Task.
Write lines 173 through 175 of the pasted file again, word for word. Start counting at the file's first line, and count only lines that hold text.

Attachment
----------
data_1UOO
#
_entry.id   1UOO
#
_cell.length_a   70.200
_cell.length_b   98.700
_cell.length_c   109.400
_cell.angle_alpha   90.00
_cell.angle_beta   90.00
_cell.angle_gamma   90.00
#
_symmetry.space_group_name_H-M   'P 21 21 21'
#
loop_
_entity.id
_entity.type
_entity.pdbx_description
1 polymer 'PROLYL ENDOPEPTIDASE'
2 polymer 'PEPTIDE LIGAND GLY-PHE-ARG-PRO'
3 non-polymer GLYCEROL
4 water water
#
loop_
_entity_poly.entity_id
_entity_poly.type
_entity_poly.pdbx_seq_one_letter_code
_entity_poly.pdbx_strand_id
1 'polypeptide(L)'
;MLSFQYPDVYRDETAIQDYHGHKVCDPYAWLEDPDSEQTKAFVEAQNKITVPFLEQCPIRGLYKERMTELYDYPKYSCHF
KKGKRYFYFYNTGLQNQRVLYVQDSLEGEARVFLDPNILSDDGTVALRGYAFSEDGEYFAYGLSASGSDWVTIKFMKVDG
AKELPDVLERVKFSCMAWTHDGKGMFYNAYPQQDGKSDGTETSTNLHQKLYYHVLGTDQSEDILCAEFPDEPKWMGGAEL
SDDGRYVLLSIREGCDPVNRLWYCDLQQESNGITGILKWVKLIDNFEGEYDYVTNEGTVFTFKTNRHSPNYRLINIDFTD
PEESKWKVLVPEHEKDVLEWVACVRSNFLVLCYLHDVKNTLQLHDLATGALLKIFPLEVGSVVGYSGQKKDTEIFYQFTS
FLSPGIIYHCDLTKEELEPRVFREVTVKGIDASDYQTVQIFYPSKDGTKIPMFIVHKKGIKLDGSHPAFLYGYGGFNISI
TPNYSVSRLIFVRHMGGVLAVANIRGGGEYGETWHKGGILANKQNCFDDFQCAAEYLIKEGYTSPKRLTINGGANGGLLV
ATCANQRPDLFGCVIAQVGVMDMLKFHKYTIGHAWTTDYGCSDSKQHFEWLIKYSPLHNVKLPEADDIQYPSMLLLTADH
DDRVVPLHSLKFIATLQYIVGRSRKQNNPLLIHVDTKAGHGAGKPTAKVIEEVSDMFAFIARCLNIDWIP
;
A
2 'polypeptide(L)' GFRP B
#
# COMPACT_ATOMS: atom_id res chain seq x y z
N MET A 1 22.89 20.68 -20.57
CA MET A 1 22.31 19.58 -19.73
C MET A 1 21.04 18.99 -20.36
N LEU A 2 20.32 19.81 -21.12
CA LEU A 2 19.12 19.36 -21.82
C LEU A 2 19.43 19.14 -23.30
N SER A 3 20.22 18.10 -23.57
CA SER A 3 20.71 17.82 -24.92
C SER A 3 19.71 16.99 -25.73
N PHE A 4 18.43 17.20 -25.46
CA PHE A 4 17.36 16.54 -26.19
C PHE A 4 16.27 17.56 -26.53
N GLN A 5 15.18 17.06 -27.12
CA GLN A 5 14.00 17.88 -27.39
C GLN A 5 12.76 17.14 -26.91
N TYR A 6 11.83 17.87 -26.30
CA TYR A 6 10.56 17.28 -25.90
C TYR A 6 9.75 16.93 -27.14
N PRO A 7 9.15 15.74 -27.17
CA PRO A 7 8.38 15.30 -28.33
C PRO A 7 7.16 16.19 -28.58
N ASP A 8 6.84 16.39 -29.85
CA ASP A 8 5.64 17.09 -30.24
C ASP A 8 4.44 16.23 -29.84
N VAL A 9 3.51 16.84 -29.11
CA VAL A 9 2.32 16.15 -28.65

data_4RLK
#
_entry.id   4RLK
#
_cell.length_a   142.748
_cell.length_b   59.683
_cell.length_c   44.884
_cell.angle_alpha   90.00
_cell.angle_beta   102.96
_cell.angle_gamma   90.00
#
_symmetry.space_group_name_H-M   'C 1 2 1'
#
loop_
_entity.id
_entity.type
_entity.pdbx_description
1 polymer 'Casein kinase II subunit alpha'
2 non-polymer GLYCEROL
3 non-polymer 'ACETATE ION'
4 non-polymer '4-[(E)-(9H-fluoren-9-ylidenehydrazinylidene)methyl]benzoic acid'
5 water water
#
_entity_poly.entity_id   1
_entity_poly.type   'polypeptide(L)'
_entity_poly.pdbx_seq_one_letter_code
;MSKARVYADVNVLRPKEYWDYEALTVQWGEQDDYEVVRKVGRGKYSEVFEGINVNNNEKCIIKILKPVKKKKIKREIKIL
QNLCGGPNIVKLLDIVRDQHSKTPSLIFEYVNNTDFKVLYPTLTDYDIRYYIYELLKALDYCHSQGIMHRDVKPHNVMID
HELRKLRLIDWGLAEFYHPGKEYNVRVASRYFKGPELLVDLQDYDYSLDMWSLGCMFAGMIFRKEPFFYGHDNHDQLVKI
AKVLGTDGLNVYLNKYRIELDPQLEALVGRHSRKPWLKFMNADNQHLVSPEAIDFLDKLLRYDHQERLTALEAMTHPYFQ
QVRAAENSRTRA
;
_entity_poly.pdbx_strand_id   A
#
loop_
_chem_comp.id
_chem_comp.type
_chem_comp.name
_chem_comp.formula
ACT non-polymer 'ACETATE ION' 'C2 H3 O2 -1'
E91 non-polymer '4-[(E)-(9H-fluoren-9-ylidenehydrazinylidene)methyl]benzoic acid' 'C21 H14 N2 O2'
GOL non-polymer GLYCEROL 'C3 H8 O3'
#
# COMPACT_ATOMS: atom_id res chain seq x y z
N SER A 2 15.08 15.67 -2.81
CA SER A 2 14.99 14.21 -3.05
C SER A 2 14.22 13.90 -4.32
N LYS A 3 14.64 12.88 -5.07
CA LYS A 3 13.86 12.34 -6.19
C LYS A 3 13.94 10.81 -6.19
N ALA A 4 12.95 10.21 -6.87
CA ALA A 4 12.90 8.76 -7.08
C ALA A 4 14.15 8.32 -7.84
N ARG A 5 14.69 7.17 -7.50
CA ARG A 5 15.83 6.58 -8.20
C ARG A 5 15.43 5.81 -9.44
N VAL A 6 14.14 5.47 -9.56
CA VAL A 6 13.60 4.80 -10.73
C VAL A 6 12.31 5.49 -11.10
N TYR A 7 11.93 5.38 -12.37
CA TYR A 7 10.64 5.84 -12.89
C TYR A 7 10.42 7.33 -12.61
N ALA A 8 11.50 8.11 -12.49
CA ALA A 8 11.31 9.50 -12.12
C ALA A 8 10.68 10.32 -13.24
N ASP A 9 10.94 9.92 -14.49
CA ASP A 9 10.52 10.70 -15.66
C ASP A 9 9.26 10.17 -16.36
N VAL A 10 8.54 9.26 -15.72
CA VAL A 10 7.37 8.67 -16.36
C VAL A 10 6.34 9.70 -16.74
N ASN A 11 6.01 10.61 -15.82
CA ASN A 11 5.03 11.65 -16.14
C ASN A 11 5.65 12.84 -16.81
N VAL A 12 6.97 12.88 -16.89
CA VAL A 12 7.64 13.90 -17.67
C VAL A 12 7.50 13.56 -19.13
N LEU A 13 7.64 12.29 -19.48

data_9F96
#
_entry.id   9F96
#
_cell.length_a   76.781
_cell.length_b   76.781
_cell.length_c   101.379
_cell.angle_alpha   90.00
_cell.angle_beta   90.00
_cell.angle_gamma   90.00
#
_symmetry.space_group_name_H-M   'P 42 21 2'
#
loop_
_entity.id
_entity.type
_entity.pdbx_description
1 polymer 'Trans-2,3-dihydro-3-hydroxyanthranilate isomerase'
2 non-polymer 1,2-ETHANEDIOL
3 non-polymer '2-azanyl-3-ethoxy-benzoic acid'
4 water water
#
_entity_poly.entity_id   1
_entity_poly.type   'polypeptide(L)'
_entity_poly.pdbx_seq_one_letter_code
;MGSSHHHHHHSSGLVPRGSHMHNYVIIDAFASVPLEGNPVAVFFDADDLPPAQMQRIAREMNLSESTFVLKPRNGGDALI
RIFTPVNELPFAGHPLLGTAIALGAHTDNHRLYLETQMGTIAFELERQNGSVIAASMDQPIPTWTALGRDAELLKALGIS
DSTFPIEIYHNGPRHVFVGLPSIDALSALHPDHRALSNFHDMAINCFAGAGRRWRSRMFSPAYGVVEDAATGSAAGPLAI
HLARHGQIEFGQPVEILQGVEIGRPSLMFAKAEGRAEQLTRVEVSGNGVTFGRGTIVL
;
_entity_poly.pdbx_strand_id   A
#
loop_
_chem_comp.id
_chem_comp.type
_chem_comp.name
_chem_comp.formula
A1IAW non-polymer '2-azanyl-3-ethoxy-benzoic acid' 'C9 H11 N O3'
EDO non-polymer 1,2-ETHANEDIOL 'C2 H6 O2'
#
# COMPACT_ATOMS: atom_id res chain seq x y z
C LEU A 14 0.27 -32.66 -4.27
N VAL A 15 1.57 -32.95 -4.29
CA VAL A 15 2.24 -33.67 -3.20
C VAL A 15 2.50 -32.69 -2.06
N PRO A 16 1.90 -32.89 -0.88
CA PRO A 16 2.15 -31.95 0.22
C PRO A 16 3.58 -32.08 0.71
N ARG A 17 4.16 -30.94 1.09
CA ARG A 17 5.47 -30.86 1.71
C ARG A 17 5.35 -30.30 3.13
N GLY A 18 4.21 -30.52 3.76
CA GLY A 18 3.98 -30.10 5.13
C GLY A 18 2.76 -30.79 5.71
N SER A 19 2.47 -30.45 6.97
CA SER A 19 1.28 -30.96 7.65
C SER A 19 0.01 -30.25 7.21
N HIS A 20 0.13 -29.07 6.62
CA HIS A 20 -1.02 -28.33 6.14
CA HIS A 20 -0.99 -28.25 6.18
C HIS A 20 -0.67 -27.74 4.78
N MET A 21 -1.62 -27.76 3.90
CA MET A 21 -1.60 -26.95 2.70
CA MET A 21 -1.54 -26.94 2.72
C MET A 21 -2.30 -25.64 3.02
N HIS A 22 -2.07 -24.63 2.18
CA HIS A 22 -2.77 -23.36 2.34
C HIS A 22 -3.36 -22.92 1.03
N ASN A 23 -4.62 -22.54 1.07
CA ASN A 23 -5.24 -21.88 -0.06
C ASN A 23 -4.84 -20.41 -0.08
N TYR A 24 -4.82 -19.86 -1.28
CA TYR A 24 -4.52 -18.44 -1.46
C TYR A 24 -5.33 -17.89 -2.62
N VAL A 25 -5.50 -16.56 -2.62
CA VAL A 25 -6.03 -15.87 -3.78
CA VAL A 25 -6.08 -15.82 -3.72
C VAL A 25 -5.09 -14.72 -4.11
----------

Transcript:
RIFTPVNELPFAGHPLLGTAIALGAHTDNHRLYLETQMGTIAFELERQNGSVIAASMDQPIPTWTALGRDAELLKALGIS
DSTFPIEIYHNGPRHVFVGLPSIDALSALHPDHRALSNFHDMAINCFAGAGRRWRSRMFSPAYGVVEDAATGSAAGPLAI
HLARHGQIEFGQPVEILQGVEIGRPSLMFAKAEGRAEQLTRVEVSGNGVTFGRGTIVL